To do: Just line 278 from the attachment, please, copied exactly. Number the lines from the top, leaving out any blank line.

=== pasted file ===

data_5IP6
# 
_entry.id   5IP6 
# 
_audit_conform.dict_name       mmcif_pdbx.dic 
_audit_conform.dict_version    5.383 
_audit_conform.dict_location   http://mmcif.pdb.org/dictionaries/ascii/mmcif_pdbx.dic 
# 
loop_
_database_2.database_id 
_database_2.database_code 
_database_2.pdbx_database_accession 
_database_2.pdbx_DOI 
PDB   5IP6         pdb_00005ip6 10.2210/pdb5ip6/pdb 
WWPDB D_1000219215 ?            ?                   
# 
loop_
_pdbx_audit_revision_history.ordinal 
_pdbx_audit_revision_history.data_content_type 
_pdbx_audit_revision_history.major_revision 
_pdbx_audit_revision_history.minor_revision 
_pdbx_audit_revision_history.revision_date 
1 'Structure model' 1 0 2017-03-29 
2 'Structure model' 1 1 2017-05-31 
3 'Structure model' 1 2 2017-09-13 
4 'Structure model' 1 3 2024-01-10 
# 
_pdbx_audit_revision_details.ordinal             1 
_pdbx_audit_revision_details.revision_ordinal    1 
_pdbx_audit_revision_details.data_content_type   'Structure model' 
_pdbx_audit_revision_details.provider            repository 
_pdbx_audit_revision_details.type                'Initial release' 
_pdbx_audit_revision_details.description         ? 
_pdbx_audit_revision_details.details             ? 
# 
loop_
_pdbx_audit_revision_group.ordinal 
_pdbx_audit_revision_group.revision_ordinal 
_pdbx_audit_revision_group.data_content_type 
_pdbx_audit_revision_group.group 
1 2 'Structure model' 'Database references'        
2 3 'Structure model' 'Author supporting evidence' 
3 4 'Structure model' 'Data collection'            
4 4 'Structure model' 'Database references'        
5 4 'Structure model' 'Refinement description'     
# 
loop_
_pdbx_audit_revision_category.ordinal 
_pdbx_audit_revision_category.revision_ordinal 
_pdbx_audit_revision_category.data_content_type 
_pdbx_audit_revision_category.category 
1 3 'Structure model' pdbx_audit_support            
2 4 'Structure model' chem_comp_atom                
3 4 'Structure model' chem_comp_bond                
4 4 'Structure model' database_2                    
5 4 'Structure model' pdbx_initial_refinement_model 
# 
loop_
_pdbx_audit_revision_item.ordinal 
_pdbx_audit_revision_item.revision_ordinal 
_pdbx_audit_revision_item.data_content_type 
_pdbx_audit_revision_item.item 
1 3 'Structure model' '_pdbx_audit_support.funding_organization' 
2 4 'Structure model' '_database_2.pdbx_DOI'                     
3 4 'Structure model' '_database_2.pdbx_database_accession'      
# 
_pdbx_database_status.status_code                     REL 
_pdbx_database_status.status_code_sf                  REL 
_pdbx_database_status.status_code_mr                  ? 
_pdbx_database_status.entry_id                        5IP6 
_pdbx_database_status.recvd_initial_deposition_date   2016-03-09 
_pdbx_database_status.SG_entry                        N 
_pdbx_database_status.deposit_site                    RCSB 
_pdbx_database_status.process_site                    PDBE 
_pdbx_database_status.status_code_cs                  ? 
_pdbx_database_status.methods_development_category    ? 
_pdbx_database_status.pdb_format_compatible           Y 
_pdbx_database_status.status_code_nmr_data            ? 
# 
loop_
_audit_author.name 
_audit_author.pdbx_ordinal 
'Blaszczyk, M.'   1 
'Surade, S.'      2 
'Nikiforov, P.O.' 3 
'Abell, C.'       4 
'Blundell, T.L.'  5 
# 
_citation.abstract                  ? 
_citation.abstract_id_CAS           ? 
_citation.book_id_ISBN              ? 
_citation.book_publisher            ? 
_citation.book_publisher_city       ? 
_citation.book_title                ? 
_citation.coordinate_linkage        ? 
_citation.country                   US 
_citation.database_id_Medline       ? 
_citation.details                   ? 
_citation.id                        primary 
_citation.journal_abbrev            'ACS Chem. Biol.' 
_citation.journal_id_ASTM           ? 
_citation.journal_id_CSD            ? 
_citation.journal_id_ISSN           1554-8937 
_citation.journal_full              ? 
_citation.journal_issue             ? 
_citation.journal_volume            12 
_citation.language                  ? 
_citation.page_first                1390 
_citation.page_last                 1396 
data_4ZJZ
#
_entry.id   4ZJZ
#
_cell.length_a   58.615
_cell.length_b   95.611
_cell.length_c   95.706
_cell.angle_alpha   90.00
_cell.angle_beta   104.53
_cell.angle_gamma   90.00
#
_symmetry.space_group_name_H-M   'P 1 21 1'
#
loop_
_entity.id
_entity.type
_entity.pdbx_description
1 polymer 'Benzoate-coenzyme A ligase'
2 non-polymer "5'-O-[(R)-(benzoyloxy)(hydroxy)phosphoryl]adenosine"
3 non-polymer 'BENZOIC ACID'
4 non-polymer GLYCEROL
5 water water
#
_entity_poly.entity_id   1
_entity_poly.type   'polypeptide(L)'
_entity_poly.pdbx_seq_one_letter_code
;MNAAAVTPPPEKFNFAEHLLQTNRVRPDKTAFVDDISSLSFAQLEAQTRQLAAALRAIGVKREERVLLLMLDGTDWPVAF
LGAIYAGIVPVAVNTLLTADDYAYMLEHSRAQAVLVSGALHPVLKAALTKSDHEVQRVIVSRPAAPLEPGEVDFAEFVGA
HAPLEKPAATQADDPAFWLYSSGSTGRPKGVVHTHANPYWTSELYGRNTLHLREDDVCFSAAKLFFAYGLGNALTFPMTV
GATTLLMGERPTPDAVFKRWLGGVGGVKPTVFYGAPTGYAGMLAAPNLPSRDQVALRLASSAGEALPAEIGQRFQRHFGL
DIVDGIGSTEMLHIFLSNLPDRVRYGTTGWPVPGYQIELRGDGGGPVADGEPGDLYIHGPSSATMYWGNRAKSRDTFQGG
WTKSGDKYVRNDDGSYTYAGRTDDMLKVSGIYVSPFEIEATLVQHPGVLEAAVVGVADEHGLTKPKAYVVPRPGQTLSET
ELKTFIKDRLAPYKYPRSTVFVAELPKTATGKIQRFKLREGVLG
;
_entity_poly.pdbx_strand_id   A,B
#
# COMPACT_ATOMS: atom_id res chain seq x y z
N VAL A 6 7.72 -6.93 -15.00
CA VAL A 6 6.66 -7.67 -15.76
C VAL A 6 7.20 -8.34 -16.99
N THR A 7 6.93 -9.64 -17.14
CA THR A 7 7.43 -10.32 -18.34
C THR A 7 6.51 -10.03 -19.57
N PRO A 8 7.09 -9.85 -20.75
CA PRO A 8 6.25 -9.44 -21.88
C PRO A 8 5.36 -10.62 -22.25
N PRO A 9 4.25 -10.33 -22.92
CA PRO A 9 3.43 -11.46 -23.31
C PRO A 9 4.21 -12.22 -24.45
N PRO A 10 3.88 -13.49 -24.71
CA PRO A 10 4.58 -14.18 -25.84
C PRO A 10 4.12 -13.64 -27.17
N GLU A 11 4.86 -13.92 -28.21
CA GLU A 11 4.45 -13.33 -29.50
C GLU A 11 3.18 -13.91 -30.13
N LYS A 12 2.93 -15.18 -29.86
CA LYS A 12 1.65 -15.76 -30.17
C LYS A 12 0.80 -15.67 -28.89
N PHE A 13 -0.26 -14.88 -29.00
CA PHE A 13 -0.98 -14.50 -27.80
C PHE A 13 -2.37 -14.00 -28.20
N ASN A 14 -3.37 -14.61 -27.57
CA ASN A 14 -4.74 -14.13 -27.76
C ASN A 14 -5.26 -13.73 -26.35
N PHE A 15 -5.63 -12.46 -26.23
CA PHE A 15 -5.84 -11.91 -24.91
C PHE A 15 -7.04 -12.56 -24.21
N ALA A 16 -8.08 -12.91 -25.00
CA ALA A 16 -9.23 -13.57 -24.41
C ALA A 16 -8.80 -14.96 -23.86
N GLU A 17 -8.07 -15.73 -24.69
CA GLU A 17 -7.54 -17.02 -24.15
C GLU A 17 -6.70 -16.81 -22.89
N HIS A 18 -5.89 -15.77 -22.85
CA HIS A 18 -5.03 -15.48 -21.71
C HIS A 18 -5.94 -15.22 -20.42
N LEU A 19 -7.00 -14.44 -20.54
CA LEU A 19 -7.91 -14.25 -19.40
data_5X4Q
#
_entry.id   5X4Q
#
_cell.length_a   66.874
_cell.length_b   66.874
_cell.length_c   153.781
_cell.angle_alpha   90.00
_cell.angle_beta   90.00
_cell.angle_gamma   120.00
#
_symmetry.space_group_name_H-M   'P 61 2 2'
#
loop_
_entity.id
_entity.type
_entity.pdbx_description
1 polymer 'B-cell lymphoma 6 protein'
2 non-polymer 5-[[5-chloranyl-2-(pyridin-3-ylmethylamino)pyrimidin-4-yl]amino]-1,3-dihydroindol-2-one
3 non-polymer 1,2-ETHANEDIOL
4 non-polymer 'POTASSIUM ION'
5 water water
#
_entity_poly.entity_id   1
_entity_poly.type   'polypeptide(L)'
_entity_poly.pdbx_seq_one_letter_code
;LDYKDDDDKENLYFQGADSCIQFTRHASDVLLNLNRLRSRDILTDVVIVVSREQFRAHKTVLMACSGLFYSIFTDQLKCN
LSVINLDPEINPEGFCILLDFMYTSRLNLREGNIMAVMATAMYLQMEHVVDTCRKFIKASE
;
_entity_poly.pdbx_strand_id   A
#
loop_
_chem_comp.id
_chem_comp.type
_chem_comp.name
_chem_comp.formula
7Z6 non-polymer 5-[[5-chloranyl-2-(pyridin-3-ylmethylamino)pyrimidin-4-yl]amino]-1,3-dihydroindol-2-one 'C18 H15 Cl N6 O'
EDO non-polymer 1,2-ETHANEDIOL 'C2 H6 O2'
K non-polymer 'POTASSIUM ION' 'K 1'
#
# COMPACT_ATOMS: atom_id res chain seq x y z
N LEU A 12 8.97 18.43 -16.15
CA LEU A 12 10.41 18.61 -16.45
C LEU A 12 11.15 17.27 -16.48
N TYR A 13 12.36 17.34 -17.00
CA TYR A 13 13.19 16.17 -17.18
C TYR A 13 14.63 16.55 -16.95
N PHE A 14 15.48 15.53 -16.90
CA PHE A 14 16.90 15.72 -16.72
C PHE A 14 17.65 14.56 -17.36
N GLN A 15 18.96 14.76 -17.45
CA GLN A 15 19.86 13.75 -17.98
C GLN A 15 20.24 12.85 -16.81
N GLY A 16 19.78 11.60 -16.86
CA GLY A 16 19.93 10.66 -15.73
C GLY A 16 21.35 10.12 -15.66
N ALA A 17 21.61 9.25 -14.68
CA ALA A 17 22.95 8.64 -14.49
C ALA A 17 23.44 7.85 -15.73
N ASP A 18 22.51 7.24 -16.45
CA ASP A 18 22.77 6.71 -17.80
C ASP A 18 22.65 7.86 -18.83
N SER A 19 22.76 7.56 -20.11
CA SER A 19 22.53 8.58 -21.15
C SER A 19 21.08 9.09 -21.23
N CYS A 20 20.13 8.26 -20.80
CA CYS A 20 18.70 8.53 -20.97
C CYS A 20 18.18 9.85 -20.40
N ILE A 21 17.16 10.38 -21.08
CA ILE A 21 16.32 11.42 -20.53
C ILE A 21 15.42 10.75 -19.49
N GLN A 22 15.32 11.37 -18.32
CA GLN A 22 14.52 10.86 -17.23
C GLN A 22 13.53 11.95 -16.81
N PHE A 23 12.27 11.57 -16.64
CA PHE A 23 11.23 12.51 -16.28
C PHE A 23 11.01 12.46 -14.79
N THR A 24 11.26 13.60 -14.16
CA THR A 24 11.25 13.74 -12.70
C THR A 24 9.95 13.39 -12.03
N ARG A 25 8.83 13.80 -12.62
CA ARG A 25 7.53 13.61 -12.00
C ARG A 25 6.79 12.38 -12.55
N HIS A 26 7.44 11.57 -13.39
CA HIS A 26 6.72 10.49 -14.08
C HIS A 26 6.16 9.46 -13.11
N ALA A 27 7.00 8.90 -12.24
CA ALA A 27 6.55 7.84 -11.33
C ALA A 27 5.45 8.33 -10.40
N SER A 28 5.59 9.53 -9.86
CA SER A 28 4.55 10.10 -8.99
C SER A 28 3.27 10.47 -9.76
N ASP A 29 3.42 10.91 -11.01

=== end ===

CA SER A 28 4.55 10.10 -8.99